80 Leads in Two Days for Medical Innovation Startup

Tracy Thorpe and Wade Goolishian founded OR-6 to solve some of medicine’s most persistent and vexing problems. Their first product, Surgi-Sign, is a temporary tattoo that promises to finally end wrong-site surgery—but unlike previously proposed solutions, Surgi-Sign can do so without disrupting the workflows that surgeons, nurses, anesthesiologists, and other operating room personnel are often reluctant to change.

The Challenge of Breaking Through the Noise

Tracy and Wade have a lofty goal to fulfill, with limited resources: both still work full-time, Tracy as a professor and Wade as a physician, and OR-6 is entirely self-funded. Considering these limited resources, and a target audience grown jaded by decades of existing solutions that fizzled out, generating attention and traction was a challenge that required a very strategic application of marketing and communications principles.

The Ad

OR-6 has had a presence at several major medical conferences since its inception; but given the above challenges, and the multitude of other vendors at each conference, we needed to make an extra effort to grab people’s attention.

The best way to do so was through an ad in the conference’s program brochure. We arrived at the following ad, used during the OR-X Conference in October 2018:

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A few of the messaging features in this ad include:
* The headline: The headline is one of the most important elements of any marketing or communications piece. It must stand out from the information din constantly bombarding readers, and entice them to read further. A tried-and-true way to do this is by calling attention to the problem “Wrong-Site Surgeries”, and teasing a solution “Finally… a Thing of the Past!” — such teasing instills curiosity in the target reader, compelling them to read more.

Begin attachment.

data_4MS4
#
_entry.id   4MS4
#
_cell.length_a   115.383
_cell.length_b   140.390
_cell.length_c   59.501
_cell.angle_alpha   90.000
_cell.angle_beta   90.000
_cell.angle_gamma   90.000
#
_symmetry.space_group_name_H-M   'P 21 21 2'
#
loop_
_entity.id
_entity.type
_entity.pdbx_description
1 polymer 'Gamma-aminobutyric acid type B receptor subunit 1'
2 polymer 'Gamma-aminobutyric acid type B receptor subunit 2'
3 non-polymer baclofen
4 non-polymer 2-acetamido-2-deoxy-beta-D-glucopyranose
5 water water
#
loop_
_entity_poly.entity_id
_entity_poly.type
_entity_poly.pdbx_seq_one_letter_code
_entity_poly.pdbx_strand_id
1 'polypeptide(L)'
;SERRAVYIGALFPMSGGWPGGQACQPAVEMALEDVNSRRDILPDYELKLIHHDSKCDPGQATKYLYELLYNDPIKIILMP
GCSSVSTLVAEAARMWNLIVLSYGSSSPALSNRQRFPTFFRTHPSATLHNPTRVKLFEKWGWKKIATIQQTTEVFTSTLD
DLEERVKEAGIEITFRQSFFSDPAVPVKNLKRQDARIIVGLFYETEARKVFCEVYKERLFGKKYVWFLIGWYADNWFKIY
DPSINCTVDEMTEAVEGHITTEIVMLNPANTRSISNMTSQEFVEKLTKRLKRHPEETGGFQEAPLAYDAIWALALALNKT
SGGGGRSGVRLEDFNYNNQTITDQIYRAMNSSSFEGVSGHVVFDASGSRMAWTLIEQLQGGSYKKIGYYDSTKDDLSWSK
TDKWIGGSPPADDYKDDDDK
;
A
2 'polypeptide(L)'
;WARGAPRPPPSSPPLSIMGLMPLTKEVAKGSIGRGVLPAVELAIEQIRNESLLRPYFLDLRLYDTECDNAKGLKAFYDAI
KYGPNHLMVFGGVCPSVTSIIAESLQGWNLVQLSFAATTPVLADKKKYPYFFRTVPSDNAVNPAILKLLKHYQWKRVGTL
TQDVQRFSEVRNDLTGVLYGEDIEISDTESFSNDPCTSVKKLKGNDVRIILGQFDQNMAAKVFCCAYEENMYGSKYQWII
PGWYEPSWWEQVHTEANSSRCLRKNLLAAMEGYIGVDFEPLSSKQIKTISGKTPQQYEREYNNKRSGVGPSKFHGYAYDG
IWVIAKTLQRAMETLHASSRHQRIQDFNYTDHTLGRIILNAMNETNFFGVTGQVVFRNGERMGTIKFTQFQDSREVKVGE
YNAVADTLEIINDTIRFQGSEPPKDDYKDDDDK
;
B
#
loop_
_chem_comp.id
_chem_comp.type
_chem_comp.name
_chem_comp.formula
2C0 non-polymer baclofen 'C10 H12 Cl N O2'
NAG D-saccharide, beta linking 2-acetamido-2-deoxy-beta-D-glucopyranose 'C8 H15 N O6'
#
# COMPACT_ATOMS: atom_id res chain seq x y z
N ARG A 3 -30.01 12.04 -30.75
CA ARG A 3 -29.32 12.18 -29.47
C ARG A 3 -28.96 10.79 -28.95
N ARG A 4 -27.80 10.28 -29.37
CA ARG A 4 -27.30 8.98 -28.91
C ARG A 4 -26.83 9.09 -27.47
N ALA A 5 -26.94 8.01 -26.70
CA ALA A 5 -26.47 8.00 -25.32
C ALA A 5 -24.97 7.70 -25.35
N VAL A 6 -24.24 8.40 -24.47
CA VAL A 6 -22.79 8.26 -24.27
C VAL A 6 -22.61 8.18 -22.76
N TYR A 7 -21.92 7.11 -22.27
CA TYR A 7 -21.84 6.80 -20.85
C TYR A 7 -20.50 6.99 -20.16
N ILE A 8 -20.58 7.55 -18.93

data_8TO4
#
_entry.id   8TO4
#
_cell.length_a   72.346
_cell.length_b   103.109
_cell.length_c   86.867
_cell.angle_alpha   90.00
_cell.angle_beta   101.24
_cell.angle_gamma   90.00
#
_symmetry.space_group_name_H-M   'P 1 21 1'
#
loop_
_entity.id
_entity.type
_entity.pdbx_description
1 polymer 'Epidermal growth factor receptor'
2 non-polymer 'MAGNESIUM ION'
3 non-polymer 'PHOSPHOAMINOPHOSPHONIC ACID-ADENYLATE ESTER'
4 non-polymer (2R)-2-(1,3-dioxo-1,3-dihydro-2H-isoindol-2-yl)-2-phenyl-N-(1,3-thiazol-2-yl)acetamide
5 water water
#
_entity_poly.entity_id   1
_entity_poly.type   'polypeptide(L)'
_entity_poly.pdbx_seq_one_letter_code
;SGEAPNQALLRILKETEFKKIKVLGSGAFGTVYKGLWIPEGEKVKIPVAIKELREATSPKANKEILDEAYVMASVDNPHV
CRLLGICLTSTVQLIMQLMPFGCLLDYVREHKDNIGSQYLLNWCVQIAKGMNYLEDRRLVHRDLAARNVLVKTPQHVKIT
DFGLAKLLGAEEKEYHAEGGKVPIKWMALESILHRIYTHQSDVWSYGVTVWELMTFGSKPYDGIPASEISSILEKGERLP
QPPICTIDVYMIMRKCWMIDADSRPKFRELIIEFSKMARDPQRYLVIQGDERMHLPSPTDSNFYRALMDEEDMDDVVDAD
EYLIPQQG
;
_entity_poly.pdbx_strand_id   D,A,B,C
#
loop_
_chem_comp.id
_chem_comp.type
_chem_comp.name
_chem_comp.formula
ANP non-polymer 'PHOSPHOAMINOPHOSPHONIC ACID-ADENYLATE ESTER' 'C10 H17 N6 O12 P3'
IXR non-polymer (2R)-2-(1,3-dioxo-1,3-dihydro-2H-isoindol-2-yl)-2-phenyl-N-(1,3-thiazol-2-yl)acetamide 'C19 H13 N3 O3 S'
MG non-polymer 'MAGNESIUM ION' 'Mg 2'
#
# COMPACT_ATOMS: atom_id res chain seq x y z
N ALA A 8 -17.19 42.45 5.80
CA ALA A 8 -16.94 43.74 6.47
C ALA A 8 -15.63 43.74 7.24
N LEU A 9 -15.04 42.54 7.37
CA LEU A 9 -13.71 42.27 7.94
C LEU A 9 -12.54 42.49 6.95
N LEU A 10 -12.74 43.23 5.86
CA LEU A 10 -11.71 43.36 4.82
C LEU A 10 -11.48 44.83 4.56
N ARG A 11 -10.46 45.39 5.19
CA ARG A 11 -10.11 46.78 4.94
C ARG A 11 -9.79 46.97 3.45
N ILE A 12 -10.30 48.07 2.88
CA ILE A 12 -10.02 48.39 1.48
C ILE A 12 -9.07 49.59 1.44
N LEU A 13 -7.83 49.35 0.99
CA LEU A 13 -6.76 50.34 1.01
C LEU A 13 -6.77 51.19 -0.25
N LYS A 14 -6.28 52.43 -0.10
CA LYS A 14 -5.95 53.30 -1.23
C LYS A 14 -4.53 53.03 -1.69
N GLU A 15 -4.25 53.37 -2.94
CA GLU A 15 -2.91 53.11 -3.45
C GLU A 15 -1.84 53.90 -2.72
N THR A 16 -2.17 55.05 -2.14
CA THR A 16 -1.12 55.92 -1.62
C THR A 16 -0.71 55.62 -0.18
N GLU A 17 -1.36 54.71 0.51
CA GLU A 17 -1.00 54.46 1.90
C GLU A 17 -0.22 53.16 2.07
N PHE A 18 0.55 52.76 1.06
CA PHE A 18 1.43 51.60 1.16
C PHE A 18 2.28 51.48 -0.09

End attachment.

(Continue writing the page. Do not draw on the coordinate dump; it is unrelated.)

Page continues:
* Highlighting benefits, not just features. Features are important, but benefits are what sell a product. So while it’s fine—and necessary—to include features in your copy, tying them into a benefit lets the reader visualize how said features will make their job (or life) easier. In this case, “A uniquely-formulated temporary tattoo” was the feature, whereas “Better Time-Outs without disrupting workflow” was the benefit.
* Product demonstration: Pictures are worth a thousand words, and nothing sells a product like seeing it in action (infomercial producers understand this innately). Since a video is obviously not possible here, its print equivalent, the “Before/After Image,” fulfills the same function of showing, not just telling, readers how the product works.
* Clear call-to-action: The call-to-action is a simple command, at the end of your copy, that tells the audience what they need to do with the information you’ve just given them—whether it’s to buy your product, sign up for your newsletter, donate to your cause, or attend your event. It must be clear, direct, and unambiguous: in this case, readers know they need to pick up a sample at booth #510 so they can try out the product for themselves.

The Results

The conference was a success; visitors were constantly stopping by the booth, mentioning how they saw the ad and just had to see Surgi-Sign for themselves.

The ad was a big part of us being mobbed with visitors, asking for samples and pricing.
— ~Wade Goolishian, MD; Co-Founder, OR-6

In total, OR-6 generated 80 leads from that single two-day conference.

We are happy to have helped Tracy and Wade find a new audience for their innovative product, and are proud to count them as another satisfied client of Rooney Ink!